Anyone who is in a position earning more than ~$60k/annum can be totally isolated from the real if they want to be and all their problems start becoming social ones, except disease and the grim spectre of eventual death. Even then we're starting to abstract away disease as well - look at how the wheels fell off politically when disease popped through the walls of the bubble on a mass scale. Been a long time since that sort of threat has been meaningful (maybe AIDS in the 80s?).

Good luck, in both sarcasm but also all sincerity, convincing people in that robust of a bubble that there are real problems that need to be fixed. People have no north star to fix a direction. They won't be able to organise anything in reality; they'll get caught up on social problems.

> Good luck, in both sarcasm but also all sincerity, convincing people in that robust of a bubble that there are real problems that need to be fixed. People have no north star to fix a direction. They won't be able to organise anything in reality; they'll get caught up on social problems.

It may turn out to be true that 'regular' people won't be able to organize and change society in a meaningful way. That still doesn't mean it's in principle impossible to do so.

Setting aside the problems internal to society, we do have the twin specters of global warming and nuclear holocaust looming over everything. They probably don't much care how comfortable we are in our middle class western bubble. I'm quite afraid that if we don't act there will be a collapse in the next 30 - 50 yrs.

>The same thing happens on Stack Overflow. On both sites I've use Ublock Origin to block all scores. All of them. [...] But, I honestly believe the world would be a much better place without this gamification and I believe that HN and Stack Overflow and Reddit and all the rest are acting irresponsibly by having these features.

Not sure if you're talking more more about "user profile scores" vs "comment scores" but I'll speak about the usefulness of upvotes/downvotes: it helps readers save time by seeing the most likely interesting reply first. E.g. Stackoverflow would be much less useful if I couldn't rely on "wisdom of the crowd" to rank the various answers on my behalf. Usually, the best answers are at the top and the worst buggy answers are at the bottom.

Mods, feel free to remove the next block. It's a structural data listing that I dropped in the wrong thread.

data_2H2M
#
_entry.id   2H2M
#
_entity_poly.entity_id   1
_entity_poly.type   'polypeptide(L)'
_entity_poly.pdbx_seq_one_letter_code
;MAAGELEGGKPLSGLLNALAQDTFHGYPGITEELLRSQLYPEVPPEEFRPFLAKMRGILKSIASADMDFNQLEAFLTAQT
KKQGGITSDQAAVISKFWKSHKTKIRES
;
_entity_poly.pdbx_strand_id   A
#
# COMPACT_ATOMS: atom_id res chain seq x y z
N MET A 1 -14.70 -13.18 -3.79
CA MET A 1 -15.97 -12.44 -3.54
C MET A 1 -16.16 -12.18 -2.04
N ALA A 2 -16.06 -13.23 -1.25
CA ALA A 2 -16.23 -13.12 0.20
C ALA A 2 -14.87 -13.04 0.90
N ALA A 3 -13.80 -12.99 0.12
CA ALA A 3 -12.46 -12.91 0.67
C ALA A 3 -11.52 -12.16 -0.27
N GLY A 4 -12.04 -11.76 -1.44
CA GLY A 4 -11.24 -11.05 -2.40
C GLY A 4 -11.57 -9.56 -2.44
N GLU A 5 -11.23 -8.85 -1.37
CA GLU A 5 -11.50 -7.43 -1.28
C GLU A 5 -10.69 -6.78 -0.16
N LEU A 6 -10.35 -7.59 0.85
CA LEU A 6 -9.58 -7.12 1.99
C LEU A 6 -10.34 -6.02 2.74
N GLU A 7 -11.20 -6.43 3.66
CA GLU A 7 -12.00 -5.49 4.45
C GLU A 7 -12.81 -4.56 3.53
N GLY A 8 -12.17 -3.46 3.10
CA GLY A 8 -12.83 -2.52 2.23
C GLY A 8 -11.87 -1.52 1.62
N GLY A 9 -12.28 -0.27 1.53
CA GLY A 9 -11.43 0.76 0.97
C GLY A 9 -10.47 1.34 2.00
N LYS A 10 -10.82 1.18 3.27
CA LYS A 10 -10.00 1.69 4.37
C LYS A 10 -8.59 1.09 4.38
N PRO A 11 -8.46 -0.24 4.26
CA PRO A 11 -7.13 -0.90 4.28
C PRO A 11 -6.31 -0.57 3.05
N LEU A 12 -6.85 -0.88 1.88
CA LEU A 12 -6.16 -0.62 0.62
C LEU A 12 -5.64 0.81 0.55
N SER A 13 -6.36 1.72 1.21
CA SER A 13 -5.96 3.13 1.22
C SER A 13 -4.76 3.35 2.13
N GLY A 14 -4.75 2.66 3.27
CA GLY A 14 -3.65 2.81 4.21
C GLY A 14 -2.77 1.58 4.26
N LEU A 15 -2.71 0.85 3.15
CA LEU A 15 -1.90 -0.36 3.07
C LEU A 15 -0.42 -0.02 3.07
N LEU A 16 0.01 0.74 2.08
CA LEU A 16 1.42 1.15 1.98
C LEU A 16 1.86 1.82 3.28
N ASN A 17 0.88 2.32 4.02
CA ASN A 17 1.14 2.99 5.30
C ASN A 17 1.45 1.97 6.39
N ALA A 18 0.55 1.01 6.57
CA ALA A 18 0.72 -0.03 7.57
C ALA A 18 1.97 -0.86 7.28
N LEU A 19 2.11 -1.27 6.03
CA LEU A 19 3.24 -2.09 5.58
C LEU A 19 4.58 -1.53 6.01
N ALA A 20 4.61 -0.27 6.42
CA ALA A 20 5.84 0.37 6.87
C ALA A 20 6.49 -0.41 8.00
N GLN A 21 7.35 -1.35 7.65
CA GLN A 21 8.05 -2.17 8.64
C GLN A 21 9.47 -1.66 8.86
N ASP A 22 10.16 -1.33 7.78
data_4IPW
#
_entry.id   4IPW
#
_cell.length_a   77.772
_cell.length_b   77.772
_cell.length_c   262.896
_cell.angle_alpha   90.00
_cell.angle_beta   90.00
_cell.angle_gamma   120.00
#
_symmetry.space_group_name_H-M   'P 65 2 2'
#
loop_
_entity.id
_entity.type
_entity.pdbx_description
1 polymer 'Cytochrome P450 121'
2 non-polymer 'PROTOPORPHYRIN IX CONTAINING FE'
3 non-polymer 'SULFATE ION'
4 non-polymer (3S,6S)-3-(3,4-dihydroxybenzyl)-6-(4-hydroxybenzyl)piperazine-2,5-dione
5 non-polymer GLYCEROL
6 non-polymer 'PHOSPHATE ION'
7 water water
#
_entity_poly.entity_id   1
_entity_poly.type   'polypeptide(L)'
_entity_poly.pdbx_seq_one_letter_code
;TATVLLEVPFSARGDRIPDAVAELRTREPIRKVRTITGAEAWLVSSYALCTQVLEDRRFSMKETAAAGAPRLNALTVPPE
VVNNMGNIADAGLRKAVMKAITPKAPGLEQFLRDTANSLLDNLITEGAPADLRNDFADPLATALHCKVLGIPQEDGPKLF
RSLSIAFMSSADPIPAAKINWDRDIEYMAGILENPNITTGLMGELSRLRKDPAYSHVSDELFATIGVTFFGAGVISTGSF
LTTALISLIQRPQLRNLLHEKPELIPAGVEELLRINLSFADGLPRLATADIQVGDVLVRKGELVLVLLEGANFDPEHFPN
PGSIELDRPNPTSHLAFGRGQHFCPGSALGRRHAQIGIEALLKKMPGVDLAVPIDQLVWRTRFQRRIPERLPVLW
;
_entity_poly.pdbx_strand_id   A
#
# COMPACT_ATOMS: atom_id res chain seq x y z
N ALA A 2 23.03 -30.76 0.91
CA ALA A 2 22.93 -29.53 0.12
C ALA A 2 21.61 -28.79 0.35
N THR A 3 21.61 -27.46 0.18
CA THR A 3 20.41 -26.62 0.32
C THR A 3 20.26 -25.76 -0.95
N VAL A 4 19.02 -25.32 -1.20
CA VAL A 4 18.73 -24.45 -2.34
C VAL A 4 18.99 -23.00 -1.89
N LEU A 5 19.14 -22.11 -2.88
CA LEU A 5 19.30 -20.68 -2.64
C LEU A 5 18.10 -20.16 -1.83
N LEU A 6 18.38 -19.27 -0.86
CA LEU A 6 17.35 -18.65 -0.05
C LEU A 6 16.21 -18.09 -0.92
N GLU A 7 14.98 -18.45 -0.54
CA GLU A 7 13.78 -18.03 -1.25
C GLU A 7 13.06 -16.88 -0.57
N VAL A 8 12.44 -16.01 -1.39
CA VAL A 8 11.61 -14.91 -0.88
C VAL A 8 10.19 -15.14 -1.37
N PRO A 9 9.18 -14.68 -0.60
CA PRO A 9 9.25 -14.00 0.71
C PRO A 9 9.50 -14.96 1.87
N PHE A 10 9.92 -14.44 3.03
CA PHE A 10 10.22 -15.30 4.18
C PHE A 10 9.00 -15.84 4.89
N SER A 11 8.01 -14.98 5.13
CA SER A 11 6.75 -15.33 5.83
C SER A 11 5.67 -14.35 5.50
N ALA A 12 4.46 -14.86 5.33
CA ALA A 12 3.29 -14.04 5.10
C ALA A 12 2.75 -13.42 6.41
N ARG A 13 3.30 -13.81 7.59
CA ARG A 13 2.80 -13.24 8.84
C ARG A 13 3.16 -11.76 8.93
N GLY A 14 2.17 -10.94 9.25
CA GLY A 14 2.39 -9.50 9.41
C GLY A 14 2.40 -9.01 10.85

I lived through the old computer discussion forums without scores such as USENET, Compuserve, etc, and the lack of ranking wasted more of my reading time than Reddit/HN.

In the marketplace of ideas, discussion forums with scoring/ranking work better when contributors are anonymous because you can't rely on non-text signals such as reputation/integrity/competency.

You don't need scoring when every participant's identity is known such as Slack channel of business colleagues. Hopefully, the previous bar for getting hired in the first place at the company means one is typing worthwhile things for coworkers to read.

In most cases downvotes quickly degenerate into a way for toxic people to punish those that disagree with them. Upvotes can work, but they tend to result in people showing support for people they like, more so than ideas.

Personally, I think having a limited number of upvotes based on how many upvotes you've received, and allowing users to flag posts for moderator attention is the least toxic setup that still works.

I would like a system whereby the individual users likes and interests are used to weight everything. What we have now everywhere is basically a "majority of the moment" sorting and censoring the comments for me. I don't know who that really serves.

If the system served me, I wouldn't have to see comments from some whackadoo who feels offended because I wrote about laughing at a cop for not wearing a mask in a crowded retail establishment where everybody else was wearing them.